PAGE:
There is a certain happiness sighted when your bus comes along. It is of course a small specialized form of happiness and will never be a great thing.

-Richard Brautigan, The Old Bus

Monday, December 1, 2008

Rosa Parks and civil disobedience

Sacramento Regional Transit is marking the anniversary of Rosa Park's refusal to give up her seat on a Montgomery, Ala., bus for a white rider with a three-month campaign that includes a 40-foot bus wrapped in a special tribute to Parks and the Rev. Martin Luther King Jr.

According to the RT press release:

RT will reserve a seat on every RT bus and light rail vehicle in honor of Rosa Parks on Monday, December 1, on the same day in 1955 in Montgomery, Alabama, when Rosa Parks refused to obey a bus driver's order that she give up her seat to make room for a white passenger.
There was no sign of this celebration on my morning commute. Neither the No. 82 nor the No. 31 had any mention of Rosa Parks. Both buses, however, had prominent displays of notices that, as of today, disabled Paratransit Group Pass holders can no longer ride free.

Learning about the civil rights movement has been something of a hobby of mine for many years. Whenever I read about Rosa Parks and her elevation as the icon of the civil rights movement, I'm reminded that it wasn't strictly by chance.

On March 2, 1955, nine months before Parks' civil disobedience, a handful of white people sought to board a Montgomery city bus. The white section was full and the driver asked blacks seated in a no-man's section between the front and back of the bus to give up their seats. All but one of the blacks made room for the whites. The lone holdout was a 15-year-old girl named Claudette Colvin, who, according to Taylor Branch's "Parting the Waters: America in the King Years 1954-63," "defended her right to the seat in language that brought words of disapproval from passengers of both races." Colvin was eventually arrested. "She struggled when they dragged her off the bus and screamed when they put on the handcuffs," Branch recounts.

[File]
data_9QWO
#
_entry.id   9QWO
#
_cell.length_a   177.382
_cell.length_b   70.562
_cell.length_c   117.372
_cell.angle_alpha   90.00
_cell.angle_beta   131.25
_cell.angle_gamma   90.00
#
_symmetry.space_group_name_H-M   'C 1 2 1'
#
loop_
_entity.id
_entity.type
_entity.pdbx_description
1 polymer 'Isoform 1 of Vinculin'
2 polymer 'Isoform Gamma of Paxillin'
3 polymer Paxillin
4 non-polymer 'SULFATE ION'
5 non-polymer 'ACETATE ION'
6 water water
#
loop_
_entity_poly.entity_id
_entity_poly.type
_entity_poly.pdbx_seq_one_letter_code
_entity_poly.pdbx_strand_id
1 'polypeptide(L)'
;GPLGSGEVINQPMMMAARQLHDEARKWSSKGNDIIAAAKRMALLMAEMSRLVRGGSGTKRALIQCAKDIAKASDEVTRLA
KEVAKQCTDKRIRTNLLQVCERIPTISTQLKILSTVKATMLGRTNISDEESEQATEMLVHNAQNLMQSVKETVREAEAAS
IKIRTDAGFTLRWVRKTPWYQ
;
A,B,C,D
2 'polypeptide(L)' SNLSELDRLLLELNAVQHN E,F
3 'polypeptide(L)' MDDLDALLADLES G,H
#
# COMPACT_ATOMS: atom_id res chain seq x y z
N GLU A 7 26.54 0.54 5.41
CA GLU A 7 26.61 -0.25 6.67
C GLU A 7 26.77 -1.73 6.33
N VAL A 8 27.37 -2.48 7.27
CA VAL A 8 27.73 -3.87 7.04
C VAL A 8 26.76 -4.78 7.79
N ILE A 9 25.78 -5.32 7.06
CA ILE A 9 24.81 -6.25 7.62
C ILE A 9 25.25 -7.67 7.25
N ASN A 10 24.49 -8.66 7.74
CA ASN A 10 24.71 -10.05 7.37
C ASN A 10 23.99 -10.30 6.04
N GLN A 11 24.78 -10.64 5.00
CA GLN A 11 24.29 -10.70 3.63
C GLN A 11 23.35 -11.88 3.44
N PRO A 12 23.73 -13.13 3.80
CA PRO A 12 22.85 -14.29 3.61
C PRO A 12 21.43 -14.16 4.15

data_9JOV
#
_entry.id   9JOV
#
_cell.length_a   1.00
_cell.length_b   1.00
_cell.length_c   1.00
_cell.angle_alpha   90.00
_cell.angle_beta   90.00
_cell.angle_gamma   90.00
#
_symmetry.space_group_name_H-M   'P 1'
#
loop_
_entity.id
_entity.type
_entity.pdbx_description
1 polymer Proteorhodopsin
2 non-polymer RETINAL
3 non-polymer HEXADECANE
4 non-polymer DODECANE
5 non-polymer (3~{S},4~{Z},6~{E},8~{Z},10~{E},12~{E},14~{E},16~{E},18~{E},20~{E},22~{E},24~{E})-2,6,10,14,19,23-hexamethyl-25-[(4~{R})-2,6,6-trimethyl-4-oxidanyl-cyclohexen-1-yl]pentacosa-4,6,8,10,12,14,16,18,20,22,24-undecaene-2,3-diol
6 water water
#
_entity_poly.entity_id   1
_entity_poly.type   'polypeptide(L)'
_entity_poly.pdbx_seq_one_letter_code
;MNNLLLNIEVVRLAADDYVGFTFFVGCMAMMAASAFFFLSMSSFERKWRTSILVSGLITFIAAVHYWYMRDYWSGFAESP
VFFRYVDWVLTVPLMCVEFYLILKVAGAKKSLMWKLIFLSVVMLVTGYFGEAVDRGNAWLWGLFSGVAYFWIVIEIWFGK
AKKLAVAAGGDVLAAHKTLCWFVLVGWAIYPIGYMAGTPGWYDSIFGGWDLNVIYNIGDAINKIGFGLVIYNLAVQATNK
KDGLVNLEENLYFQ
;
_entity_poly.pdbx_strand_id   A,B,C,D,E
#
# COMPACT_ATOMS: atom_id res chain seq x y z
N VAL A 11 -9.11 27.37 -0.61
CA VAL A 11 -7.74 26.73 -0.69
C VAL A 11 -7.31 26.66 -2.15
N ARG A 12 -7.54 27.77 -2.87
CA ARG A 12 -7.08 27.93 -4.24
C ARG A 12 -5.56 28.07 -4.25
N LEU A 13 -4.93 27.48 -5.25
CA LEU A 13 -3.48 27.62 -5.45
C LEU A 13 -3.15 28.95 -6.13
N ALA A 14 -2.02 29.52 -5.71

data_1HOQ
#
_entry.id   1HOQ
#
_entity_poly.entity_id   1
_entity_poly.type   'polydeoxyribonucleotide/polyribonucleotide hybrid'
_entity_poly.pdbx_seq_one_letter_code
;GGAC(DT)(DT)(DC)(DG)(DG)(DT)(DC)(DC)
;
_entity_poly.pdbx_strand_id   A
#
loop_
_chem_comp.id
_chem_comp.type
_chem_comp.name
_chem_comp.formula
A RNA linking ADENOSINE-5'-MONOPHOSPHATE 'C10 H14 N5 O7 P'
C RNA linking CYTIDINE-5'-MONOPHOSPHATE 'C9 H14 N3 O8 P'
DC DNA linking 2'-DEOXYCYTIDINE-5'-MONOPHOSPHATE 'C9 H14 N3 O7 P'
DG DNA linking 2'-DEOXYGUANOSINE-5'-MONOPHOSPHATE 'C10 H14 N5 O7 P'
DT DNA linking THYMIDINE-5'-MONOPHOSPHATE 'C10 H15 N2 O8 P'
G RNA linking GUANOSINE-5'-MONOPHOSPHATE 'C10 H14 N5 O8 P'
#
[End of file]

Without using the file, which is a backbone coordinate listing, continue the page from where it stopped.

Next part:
Colvin was found guilty after a brief trial. But Judge Eugene Carter, realizing that E.D. Nixon and Clifford Durr and the NAACP were exploring making Colvin's arrest a federal case against segregation, dismissed the segregation charge, thus removing the opportunity.

By the time the trial was finished and the NAACP was considering whether to try to rally the community around her case, Colvin had become pregnant. A pregnant, volatile teenager with a penchant for swearing just wasn't the icon the black middle class could rally around.

During RT's three-month celebration of the civil rights movement, perhaps a seat can be made available for today's Claudette Colvins.

1 comment:

blackagriculture said...

February 4, is the birthday of Rosa Parks and the first Monday after her birthday is Rosa Parks Day in California. The Sacramento Regional Transit is helping to expanded the "Season of Civil Rights" throught the Sacramento region. RT Rider is correct to point out Ms. Covin and begin to acknowledge the many, many others who contributed to the legacy of change, especially how transportation helped change American Civil Rights. Barack Obama placed a replica of the historic Cleveland Ave. bus at the front of his parade as he accepted the Office of President of the United States.